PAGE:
Whether they start with “I heard that…” or “my friend knew someone who…” urban legends have been a part of growing up for generations. Some are meant to entertain, others are meant to teach a lesson, and many others are more than a little spooky. One thing remains consistent: they are too unbelievable to take seriously, yet too believable to dismiss. Guest blogger Joel Heckaman from The Awesome Mitten put together this list of 7 myths and urban legends in Michigan that you can explore for yourself this summer.

1. The Singing Sands of Bete Grise

On the south side of the Keweenaw Peninsula is a beautiful beach that contains more than meets the eye. The legend is that a Native American woman lost her love to Lake Superior and, because she spent the rest of her life on the beach crying and calling out to him, the white sand still calls to him to this day. You can reawaken her voice by making the sand sing with the palm of your hand, by patting or brushing the surface. However, it only works if you’re on the beach at Bete Grise. Take the sand anywhere else, and it loses its voice.

A sunset at the Keweenaw Peninsula

Photo Courtesy of Amy Shook

2. Le Griffon Shipwreck 

Between the Upper Peninsula and Green Bay, there is a chain of small islands in Lake Michigan. Somewhere in this area (no one knows for sure) is a mysterious shipwreck that is considered a historic “holy grail.” The first full-size cargo ship to sail the inner Great Lakes, Le Griffon was built by explorer Robert de La Salle in 1679. The ship was a work of art, featuring a majestic griffin (half lion, half eagle) figurehead on its front and an eagle on its stern.

Le Griffon started her maiden voyage up the Niagara River to Lake Erie, gave Lake St. Clair its name while passing into Lake Huron, and stopped in Mackinaw City for Sunday Mass before landing at Washington Island, at the mouth of the Green Bay. There, the crew loaded the ship to the brim with valuable furs and other goods, while La Salle stayed ashore to make plans for further exploration west. Le Griffon departed for a return trip to Niagara slightly more than a month after its initial departure.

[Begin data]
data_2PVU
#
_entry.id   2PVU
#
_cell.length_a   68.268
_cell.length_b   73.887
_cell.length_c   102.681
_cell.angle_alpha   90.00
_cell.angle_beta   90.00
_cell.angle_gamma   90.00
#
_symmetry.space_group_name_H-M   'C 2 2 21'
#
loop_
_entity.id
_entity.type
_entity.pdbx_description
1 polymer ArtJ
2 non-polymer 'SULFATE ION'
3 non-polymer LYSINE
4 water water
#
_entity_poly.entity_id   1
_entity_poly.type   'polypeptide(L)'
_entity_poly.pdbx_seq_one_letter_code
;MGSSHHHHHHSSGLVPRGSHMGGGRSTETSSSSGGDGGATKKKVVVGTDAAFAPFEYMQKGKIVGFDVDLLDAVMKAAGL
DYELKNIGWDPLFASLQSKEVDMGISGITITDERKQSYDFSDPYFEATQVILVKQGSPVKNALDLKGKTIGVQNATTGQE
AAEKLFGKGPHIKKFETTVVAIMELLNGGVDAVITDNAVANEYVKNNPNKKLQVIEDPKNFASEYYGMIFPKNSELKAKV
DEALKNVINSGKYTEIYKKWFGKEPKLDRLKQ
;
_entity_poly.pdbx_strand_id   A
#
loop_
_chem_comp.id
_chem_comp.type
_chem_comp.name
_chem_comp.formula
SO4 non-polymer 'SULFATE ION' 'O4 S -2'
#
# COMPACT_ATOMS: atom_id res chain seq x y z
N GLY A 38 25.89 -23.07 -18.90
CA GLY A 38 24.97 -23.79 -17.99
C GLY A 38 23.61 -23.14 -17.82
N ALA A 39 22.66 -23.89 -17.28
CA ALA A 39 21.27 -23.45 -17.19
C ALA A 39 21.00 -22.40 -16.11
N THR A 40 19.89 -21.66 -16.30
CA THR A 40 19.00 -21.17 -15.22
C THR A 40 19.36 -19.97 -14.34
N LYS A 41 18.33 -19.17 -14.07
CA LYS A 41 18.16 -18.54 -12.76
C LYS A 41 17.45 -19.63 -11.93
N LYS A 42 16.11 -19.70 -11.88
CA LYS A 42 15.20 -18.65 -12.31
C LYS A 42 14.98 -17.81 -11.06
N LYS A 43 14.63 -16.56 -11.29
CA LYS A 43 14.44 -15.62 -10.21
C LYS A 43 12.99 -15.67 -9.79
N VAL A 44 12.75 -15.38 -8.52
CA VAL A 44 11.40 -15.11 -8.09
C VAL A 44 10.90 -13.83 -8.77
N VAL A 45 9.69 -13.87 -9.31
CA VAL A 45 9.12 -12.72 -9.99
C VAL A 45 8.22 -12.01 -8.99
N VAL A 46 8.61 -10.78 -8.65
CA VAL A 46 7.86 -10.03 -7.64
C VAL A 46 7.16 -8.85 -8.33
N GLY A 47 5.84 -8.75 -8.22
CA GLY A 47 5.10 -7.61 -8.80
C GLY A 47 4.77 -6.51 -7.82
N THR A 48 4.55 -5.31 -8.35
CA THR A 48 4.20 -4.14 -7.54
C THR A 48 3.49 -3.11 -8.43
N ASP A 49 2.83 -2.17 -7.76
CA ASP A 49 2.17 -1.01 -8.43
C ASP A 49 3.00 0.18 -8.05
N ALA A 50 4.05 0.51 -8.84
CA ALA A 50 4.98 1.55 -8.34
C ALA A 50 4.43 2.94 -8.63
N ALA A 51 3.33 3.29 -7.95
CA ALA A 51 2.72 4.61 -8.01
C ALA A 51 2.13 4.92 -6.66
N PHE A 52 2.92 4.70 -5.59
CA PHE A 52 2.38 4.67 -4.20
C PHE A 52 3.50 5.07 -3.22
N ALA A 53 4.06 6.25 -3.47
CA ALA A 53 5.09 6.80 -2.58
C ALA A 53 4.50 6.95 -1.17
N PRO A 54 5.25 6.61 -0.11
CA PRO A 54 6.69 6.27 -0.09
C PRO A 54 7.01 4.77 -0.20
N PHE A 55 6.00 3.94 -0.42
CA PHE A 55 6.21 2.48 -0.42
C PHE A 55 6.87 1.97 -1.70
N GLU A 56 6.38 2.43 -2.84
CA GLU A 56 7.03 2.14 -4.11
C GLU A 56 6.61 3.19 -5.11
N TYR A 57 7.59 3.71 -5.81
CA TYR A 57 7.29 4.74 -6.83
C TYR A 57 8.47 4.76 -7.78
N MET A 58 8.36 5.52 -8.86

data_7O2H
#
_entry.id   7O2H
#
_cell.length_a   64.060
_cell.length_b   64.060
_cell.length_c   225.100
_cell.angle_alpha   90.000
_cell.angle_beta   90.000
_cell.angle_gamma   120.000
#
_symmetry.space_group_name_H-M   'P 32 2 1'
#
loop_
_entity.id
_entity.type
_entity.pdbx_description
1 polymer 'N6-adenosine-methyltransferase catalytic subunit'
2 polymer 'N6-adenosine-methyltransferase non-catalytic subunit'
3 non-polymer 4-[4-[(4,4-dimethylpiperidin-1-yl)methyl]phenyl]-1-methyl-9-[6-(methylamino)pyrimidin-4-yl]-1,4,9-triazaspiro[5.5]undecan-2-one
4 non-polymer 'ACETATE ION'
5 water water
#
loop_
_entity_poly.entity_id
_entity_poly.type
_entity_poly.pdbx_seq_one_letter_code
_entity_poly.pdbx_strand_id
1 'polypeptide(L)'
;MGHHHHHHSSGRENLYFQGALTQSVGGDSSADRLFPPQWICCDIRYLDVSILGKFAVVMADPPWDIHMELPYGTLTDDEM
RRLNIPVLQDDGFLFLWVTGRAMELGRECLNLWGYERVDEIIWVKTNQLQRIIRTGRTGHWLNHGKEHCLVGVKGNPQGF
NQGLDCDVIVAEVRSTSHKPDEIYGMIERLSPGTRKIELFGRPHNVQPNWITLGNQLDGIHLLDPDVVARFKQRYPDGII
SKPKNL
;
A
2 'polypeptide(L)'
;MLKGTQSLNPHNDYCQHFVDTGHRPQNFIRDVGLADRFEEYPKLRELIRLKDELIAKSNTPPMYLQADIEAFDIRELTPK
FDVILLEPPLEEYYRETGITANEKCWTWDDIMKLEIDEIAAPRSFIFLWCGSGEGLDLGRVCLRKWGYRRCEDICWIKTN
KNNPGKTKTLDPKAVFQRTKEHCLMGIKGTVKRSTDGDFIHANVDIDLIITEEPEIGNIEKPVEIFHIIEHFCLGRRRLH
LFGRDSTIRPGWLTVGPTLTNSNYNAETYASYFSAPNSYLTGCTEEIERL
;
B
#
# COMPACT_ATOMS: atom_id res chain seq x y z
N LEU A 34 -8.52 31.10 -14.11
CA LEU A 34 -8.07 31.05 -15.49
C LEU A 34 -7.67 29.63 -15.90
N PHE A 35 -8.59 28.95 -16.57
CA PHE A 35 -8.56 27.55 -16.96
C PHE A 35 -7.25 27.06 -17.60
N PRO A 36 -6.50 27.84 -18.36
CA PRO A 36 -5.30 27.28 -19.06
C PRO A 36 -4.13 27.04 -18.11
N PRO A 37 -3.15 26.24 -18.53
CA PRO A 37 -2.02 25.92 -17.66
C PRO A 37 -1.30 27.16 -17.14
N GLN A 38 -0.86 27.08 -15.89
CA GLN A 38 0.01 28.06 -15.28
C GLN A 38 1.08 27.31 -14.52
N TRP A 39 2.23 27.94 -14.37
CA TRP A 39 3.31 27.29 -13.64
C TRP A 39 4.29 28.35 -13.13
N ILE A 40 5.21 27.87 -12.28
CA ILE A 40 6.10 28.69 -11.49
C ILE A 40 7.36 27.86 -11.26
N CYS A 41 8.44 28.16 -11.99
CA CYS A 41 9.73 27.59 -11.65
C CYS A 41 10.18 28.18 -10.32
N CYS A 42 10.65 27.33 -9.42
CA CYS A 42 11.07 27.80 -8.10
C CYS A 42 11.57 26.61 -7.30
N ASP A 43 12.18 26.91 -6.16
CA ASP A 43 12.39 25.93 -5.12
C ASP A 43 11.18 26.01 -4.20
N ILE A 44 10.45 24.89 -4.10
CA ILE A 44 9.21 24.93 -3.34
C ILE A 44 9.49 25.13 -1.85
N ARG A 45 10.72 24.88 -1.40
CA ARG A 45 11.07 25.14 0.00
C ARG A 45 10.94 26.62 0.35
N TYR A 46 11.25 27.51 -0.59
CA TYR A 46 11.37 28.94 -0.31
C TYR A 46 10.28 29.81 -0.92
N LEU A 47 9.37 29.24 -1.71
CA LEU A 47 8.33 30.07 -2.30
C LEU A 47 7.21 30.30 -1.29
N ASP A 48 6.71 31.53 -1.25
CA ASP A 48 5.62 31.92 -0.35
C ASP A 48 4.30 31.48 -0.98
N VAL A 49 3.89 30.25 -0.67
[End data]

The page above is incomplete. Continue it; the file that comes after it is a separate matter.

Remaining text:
Woodcut of Le Griffon from "Nouvelle Decouverte."

Photo courtesy of Wikimedia Commons

Unfortunately, the ship and crew were never seen or heard from again. Many assumed that Le Griffon was lost during a fierce storm shortly after leaving port. Others reported that the ship was boarded and burned down or destroyed. This could have been the work of rival fur traders, local Native American tribes, or nearby Jesuits, all of whom were threatened by La Salle’s plans for westward expansion. La Salle believed that the weary crew, who had been forced to build the ship in harsh winter conditions with limited resources and under the constant threat of attack, had finally been convinced to mutiny by the untrustworthy pilot. He figured that they made off with the cargo before sinking the ship. We may never know what happened to Le Griffon, and the only clues lie in remains that may never be found.

3. Torch Lake Monster

With all this talk of bizarre things on or in the water, it makes you wonder what else might be down there. One famous lake monster, somewhere in the deep, clear waters of Torch Lake, has been preying on unsuspecting visitors and campers of YMCA Camp Hayo-Went-Ha for generations. Dave Foley, a counselor at the camp in the 1960s and ‘70s, takes credit for starting the myth, which was later popularized in a song by fellow counselor and folk musician Bob Thurston. “One eye is brown, one eye is blue / His body covered all in icky green goo,” the lyrics sang. The presence of 50-pound muskies in the lake likely contributed to his tale. But another legend speaks of a sea panther, claiming that Torch Lake contains a monster with the head of a cat and the body of a lizard. Did Foley make up a monster story to entertain campers, only to stumble upon something even scarier?

4. Old Presque Isle Light

Let’s take a step out of the water for a moment and visit another one of Michigan’s great defining features: lighthouses. Ships traveling between the Straits of Mackinac and Lake Huron need to make a turn at Presque Isle, on the northeast corner of the Lower Peninsula. Old Presque Isle Light was built in 1840 to help guide safe passage, but it deteriorated quickly. In less than 30 years, it was replaced by New Presque Isle Light slightly farther north, which is still in operation today.

Old Presque Isle Light has been known to shine at night without electricity or a bulb

Photo Courtesy of Joel Heckaman

Old Presque Isle Light was refurbished as a museum in 1977, with George and Lorraine Parris hired as the original caretakers. They loved their role so much, George didn’t want to leave, even after his death in 1991. Lorraine first saw the lighthouse fully lit in 1992, despite all of the wiring being removed or disconnected for decades. Since then, sailors, pilots, and spectators from across the harbor have reported seeing the yellow glow, long after the bulb was removed from the lens. Many have also seen a figure in the lantern room, and others report mysteriously helpful coincidences around the lighthouse. The Coast Guard does not have an official explanation, but it sounds like George is still enjoying the lighthouse while helping visitors from the other side.